Remember the public option?

REMEMBER THE PUBLIC OPTION?…. Even after Sens. Joe Lieberman (I-Conn.) and Ben Nelson (D-Neb.) forced the removal of the public option from the health care reform package last year, proponents of the idea said the setback was temporary. The popular measure, generating competition between private and public insurance, would return, again and again.

As it turns out, it’s returning right now.

At a time when both political parties are worrying about the federal deficit, an unexpected and unorthodox proposal is coming back from the shadows of last year’s health-care debate the “public option.” The idea of creating a major government health insurance program was roundly rejected last year, but the 128 House Democrats pushing to reconsider the idea are now advancing the argument that it would help hold down federal spending.

Their bill, which faces long odds, would allow Americans who do not get insurance at work to choose a government plan for their health coverage starting in 2014.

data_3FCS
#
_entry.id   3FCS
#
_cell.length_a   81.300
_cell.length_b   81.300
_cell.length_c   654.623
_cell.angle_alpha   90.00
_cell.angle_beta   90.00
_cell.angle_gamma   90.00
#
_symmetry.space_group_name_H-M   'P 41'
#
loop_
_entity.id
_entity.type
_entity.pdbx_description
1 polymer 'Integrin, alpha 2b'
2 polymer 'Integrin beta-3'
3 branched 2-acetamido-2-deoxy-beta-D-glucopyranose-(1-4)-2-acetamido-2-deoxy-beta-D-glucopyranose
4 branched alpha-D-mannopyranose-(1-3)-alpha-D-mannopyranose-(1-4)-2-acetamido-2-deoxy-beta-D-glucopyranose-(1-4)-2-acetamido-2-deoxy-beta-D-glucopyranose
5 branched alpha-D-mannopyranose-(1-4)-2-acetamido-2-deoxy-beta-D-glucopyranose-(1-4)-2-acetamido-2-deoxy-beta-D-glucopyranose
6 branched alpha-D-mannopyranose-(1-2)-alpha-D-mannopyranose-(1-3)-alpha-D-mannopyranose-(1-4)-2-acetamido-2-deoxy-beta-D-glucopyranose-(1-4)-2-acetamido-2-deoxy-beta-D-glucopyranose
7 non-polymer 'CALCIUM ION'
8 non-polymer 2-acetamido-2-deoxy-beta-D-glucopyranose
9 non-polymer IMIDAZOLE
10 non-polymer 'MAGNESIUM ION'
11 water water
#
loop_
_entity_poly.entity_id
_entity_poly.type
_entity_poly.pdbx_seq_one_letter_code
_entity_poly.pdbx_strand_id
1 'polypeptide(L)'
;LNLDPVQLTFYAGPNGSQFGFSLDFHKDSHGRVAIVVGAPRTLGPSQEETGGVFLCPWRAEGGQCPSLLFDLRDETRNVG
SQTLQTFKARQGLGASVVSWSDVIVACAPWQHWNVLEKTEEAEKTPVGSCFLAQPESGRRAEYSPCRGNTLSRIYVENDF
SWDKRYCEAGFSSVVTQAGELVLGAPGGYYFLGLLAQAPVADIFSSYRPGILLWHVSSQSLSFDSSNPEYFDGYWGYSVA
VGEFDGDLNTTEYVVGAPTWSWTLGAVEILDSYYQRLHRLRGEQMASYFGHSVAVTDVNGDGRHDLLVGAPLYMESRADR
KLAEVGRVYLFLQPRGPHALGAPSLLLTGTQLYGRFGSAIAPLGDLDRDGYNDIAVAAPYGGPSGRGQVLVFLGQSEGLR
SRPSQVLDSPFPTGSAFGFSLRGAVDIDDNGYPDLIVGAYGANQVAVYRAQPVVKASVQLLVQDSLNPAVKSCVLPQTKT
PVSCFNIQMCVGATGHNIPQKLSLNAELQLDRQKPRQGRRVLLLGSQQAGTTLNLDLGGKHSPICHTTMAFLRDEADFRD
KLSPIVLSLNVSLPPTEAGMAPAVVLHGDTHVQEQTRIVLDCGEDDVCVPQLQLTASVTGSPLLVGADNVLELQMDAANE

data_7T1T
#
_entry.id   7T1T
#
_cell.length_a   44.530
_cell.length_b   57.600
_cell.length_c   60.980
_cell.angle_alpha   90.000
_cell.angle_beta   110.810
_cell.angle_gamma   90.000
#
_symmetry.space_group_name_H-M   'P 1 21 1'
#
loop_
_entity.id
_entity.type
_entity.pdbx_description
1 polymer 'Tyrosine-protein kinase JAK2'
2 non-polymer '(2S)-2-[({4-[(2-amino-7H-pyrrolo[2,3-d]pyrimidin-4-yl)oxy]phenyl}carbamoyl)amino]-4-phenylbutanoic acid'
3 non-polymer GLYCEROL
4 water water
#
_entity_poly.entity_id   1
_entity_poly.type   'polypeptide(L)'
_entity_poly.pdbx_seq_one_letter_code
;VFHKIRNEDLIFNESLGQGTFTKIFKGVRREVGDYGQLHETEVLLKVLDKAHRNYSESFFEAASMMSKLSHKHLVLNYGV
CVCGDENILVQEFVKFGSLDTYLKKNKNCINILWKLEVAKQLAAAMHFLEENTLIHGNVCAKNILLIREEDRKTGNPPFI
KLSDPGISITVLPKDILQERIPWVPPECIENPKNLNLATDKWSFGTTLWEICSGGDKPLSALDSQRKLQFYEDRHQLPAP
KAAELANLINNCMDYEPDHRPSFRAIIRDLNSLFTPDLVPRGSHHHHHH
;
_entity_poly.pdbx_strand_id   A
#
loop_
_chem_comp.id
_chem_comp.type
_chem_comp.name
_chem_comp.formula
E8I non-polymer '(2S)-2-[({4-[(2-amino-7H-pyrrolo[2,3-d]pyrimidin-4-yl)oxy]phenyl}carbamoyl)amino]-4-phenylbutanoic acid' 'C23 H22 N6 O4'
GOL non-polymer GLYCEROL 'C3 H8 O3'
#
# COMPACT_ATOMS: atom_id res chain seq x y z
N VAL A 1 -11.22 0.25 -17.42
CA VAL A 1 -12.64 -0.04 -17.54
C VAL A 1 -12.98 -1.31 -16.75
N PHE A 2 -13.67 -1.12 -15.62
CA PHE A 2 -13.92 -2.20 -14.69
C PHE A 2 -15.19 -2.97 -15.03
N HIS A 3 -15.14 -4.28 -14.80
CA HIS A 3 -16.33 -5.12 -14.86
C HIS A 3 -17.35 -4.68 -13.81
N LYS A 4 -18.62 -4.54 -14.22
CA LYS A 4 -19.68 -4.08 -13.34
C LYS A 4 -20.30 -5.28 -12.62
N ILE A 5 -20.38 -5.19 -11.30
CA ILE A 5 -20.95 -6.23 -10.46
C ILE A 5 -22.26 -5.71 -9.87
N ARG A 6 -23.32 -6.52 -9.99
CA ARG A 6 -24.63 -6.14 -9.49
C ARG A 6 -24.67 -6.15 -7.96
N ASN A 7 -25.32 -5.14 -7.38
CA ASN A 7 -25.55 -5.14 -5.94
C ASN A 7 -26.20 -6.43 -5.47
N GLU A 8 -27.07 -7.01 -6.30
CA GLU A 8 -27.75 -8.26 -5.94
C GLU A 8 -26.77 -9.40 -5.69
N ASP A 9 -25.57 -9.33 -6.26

“There is all this concern about the deficit,” said Rep. Lynn Woolsey, D-Calif., a leading champion of the proposal. “Well, guess what, this would reduce the deficit because it saves so much money.”

Why, yes, as a matter of fact it does. When policymakers were weighing provisions of the legislation that would produce savings, one of the most effective measures was always the public option. For conservatives, however, the debate was always more about ideology than pragmatism.

But if deficit reduction continues to dominate much of the public discussion, public option advocates have a new pitch: the CBO believes the idea could save the federal government $68 billion between 2014 an 2020.

Deficit hawks consistently say lawmakers are going to have to accept some choices they don’t want to make in order to get the deficit under control. Well, what do they have to say about $68 billion in savings from an idea that most of the country consistently loved during the health care debate?

Even proponents don’t expect action on this in the coming months, but Woolsey vowed to keep fighting for the idea. Good.